Independent release, 2003
REVIEW BY: Jason Warburg
ORIGINALLY PUBLISHED: 07/01/2005
Unlike cats, independent releases usually get about three lives with me. If I haven't found something to react to -- positively or negatively -- by the third listen, I'm probably not going to, and that means it's time to move on.
Which brings me to Chris Cubeta's Sugar Sky, a disc I've been listening to off and on for over two months now, probably ten or twelve spins, and I'm still not entirely sure what to say about it, except for this: it's good. Very good, in fact. Certainly good enough to pop it in again while I sit down to finally write this review.
Cubeta is a singer-songwriter-multi-instrumentalist whose material arguably falls under the umbrella of Americana/roots-rock, but whose vivid musical and lyrical imagination launches these songs off in a wider range of directions than that easy label could ever hope to capture. His creative approach to lyrics -- these songs read more like poetry than pop -- is augmented by superb acoustic and electric guitar work (not to mention bass and drums, all performed by Cubeta) and impassioned vocals. (Side note: I really don't have time any more at this stage in my life for singers who can't be bothered to sing like they mean it…)
Highlights are abundant. The album opens with the raw, Dylanesque acoustic and harmonica intro to "Billy Elliott" before the song accelerates into a propulsive electric rocker at the close of the first chorus. "Save Yourself" follows, a boozy lament that's quickly counterpointed by the deceptively light-hearted country-folk rhythms of "Athena." The latter's strong dynamics and emotional, mysterious lyrics sum up this disc as effectively as anything here; you may have a hard time interpreting exactly what the song means, but its crisp energy and rich melodies captivate.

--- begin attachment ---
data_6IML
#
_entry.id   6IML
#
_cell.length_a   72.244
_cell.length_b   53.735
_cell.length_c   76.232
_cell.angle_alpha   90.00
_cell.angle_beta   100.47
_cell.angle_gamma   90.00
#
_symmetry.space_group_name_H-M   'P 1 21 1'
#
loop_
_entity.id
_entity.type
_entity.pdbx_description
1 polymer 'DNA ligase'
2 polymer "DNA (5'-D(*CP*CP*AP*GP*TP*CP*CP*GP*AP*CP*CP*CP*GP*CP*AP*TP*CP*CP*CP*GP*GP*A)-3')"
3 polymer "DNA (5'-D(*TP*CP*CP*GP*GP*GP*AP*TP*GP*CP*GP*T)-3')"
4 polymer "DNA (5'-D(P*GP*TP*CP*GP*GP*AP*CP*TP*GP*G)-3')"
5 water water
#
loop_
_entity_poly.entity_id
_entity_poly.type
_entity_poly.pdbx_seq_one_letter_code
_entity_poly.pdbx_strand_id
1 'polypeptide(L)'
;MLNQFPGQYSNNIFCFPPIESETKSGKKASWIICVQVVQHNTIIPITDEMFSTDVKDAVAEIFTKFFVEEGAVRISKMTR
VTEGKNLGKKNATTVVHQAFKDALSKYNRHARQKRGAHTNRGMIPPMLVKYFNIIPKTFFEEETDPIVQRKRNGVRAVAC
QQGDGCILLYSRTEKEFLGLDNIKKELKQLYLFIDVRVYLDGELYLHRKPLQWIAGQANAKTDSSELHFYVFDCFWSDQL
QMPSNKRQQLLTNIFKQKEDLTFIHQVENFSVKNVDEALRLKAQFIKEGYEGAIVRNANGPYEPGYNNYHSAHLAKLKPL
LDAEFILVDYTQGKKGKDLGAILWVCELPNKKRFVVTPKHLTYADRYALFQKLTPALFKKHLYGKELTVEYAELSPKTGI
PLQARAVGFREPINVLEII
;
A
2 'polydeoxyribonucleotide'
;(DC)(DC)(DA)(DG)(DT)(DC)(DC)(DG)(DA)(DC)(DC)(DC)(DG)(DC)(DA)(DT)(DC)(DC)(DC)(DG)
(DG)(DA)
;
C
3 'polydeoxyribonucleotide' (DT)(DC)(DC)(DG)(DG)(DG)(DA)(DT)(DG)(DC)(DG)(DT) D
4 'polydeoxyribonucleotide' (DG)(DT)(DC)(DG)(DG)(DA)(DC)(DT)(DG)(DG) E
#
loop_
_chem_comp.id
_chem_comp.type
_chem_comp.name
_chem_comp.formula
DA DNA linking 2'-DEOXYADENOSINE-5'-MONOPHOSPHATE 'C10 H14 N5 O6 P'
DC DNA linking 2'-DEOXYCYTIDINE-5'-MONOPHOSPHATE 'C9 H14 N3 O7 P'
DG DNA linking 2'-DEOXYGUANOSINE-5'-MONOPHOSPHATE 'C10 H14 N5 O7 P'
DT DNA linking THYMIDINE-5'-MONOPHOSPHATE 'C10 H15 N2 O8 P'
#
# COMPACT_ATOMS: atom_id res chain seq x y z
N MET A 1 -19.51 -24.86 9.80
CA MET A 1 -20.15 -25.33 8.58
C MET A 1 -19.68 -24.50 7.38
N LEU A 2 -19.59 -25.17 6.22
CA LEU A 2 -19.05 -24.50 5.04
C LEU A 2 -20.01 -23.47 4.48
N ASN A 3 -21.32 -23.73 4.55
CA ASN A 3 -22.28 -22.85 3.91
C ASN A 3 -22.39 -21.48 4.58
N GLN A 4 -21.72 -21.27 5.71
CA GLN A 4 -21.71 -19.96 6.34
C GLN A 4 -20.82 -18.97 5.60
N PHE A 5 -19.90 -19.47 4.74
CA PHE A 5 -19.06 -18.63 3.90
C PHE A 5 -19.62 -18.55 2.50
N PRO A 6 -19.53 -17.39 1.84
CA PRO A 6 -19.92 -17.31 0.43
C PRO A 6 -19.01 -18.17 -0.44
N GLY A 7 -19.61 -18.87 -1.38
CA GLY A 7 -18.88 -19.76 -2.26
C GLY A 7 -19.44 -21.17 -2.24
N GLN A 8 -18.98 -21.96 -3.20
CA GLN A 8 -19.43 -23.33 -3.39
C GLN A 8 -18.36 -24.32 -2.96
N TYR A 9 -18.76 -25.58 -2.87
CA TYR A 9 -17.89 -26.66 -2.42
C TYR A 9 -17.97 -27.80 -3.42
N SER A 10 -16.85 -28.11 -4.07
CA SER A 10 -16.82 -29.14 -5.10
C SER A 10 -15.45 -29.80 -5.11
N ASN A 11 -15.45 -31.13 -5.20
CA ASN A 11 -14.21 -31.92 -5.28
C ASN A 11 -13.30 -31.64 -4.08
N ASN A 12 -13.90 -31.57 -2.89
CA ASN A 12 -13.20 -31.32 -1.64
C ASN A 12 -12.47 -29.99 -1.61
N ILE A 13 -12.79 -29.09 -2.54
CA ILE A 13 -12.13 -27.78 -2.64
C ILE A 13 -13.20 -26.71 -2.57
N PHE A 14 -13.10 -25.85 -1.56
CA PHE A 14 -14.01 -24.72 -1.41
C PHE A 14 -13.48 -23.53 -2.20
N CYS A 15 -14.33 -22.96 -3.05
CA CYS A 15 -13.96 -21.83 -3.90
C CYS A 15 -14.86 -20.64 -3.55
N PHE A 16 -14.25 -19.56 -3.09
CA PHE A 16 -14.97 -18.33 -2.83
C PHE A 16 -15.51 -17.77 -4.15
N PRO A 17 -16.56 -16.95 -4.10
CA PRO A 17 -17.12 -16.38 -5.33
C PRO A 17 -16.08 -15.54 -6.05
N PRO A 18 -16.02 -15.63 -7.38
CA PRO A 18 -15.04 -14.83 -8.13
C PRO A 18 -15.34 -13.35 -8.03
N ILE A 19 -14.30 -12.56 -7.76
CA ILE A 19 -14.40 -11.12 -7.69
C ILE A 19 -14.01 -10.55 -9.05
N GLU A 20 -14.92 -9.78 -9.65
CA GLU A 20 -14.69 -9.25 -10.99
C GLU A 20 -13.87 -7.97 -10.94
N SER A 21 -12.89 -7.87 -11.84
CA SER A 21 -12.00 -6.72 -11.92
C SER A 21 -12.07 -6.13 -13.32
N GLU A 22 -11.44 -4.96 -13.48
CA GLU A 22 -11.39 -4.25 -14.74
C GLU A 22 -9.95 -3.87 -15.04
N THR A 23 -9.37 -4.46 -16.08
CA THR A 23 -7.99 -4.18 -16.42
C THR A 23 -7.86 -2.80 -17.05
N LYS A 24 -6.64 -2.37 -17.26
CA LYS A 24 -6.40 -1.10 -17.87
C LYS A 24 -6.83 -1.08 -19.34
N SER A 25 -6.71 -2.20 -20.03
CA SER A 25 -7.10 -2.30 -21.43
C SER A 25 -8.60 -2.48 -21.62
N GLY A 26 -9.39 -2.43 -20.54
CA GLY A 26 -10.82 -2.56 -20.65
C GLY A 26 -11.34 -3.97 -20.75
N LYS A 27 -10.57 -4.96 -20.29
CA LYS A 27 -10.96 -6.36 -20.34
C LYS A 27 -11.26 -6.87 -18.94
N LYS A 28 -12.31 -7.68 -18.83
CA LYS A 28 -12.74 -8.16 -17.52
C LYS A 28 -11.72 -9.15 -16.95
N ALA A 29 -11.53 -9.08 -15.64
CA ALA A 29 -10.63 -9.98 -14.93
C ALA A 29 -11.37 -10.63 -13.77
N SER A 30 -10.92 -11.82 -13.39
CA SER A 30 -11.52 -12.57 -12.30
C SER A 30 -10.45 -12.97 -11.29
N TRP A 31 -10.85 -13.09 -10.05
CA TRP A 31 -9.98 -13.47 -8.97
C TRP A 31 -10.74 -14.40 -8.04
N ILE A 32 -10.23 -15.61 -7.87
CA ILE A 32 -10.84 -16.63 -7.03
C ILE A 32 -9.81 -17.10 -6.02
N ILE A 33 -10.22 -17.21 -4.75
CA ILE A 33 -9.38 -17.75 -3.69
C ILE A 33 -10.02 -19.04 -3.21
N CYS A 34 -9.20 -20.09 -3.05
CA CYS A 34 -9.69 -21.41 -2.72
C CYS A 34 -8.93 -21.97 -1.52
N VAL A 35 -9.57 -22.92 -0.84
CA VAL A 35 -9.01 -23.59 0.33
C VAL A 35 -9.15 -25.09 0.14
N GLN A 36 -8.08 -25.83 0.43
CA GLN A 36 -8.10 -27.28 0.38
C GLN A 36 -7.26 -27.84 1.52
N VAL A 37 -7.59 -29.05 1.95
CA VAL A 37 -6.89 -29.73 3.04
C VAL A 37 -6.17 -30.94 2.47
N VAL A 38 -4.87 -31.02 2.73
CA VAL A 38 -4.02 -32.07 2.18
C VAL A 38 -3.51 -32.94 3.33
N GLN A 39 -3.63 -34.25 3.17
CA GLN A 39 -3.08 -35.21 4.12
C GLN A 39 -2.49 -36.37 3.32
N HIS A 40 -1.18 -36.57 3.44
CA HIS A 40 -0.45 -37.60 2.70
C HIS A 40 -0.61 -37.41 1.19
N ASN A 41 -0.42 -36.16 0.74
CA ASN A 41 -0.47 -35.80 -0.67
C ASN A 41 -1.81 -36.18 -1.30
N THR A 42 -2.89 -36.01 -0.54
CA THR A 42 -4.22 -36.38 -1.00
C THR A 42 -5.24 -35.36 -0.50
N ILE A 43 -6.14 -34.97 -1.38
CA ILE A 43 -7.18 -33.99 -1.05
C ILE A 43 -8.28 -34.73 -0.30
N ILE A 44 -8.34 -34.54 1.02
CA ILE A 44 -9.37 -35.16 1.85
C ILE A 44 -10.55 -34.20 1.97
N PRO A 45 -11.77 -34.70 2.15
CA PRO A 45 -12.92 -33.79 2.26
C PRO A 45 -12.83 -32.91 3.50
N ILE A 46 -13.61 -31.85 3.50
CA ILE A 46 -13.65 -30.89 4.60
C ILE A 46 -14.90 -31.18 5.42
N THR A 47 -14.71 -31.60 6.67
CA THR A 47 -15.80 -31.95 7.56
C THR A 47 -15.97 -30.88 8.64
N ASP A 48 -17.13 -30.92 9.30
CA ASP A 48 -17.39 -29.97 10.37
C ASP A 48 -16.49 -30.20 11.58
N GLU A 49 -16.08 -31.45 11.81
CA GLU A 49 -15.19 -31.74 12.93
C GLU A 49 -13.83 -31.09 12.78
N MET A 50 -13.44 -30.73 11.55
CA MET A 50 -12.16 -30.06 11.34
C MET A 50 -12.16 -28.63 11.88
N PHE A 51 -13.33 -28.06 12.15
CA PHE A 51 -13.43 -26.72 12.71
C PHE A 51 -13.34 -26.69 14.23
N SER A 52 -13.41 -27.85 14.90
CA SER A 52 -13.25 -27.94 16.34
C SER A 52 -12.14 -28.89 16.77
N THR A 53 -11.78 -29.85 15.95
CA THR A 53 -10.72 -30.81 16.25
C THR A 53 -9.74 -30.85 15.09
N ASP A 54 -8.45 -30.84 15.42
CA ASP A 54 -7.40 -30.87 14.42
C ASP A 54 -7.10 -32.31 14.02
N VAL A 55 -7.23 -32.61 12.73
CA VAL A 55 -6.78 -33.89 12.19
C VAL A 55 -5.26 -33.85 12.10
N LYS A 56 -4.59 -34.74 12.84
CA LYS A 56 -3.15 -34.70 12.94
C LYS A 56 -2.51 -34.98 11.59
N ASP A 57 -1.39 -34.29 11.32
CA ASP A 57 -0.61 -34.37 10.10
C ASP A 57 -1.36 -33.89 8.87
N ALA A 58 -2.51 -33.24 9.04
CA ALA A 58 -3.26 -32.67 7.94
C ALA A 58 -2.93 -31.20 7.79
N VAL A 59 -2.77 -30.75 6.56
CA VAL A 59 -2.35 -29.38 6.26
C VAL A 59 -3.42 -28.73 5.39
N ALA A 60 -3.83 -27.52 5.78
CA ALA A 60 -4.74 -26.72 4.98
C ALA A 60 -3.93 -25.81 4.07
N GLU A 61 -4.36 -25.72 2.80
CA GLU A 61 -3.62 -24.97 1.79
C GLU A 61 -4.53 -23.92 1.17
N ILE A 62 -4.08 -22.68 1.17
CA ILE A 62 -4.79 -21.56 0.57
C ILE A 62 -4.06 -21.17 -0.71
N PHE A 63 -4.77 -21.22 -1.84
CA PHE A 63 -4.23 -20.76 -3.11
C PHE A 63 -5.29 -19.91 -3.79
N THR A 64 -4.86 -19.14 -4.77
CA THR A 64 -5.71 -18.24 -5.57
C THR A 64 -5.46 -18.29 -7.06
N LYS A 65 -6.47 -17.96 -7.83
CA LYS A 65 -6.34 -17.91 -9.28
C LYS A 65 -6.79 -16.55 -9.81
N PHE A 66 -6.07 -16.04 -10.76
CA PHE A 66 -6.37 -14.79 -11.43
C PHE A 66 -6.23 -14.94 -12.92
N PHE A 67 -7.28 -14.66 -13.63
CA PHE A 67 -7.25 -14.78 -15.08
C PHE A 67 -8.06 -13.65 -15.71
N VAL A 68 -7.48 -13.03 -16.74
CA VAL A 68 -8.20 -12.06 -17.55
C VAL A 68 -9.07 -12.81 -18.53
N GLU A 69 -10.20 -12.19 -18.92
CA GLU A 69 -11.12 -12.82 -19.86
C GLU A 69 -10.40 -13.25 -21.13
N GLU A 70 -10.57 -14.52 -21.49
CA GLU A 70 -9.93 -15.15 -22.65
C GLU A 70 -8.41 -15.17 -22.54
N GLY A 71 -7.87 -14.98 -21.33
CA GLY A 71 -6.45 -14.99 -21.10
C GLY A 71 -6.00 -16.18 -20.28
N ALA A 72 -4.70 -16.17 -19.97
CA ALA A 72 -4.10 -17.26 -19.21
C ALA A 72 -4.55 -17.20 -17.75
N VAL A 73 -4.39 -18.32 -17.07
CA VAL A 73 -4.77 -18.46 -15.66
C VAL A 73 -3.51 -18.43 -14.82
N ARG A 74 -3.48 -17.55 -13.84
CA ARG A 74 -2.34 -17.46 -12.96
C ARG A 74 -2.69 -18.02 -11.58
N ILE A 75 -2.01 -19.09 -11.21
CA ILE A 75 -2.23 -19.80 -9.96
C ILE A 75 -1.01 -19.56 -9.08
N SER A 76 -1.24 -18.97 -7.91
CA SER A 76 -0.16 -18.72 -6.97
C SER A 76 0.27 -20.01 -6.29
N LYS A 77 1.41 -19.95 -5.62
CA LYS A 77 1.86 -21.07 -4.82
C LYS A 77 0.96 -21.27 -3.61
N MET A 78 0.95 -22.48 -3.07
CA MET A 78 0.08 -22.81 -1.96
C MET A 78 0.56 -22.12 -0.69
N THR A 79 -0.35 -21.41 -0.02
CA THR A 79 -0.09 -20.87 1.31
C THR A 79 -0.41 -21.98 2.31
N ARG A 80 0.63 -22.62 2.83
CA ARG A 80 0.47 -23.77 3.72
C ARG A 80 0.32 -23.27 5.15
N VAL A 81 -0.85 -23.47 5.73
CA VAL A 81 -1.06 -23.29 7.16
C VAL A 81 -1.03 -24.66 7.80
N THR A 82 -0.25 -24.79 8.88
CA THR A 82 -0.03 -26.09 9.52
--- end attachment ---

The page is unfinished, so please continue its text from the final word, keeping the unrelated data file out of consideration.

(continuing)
Before he's done, Cubeta tosses off several more strong upbeat tunes ("Broken Heart," the Counting Crows-ish "Whiskey Midnight" and the rising-falling title track), as well a pair of terrific ballads in "Careful," and the moving "Fall Down," the latter carrying overtones of early Springsteen. "Blood Rush" provides a brief detour into straight-ahead rock as Cubeta works out dirty riffs and dark thoughts ("you were diggin' my grave with a broken spoon / I thought I told you that I ain't ready to go") to a steady backbeat. Closing strong, Cubeta bookends the album with "Someone Else's Dream," presenting a series of sharp, fleeting ideas and images laid down over a dreamy, repeating piano melody ("a lullabye for the broken down / an argument for the heaven-bound… I can't offer more than this / there's a mystery in every kiss").
Cubeta's artful, oblique approach to lyrics and musical versatility make this disc a consistently intriguing listen that promises more revelations and insights with each repetition. Fine, then. Time to spin it again.
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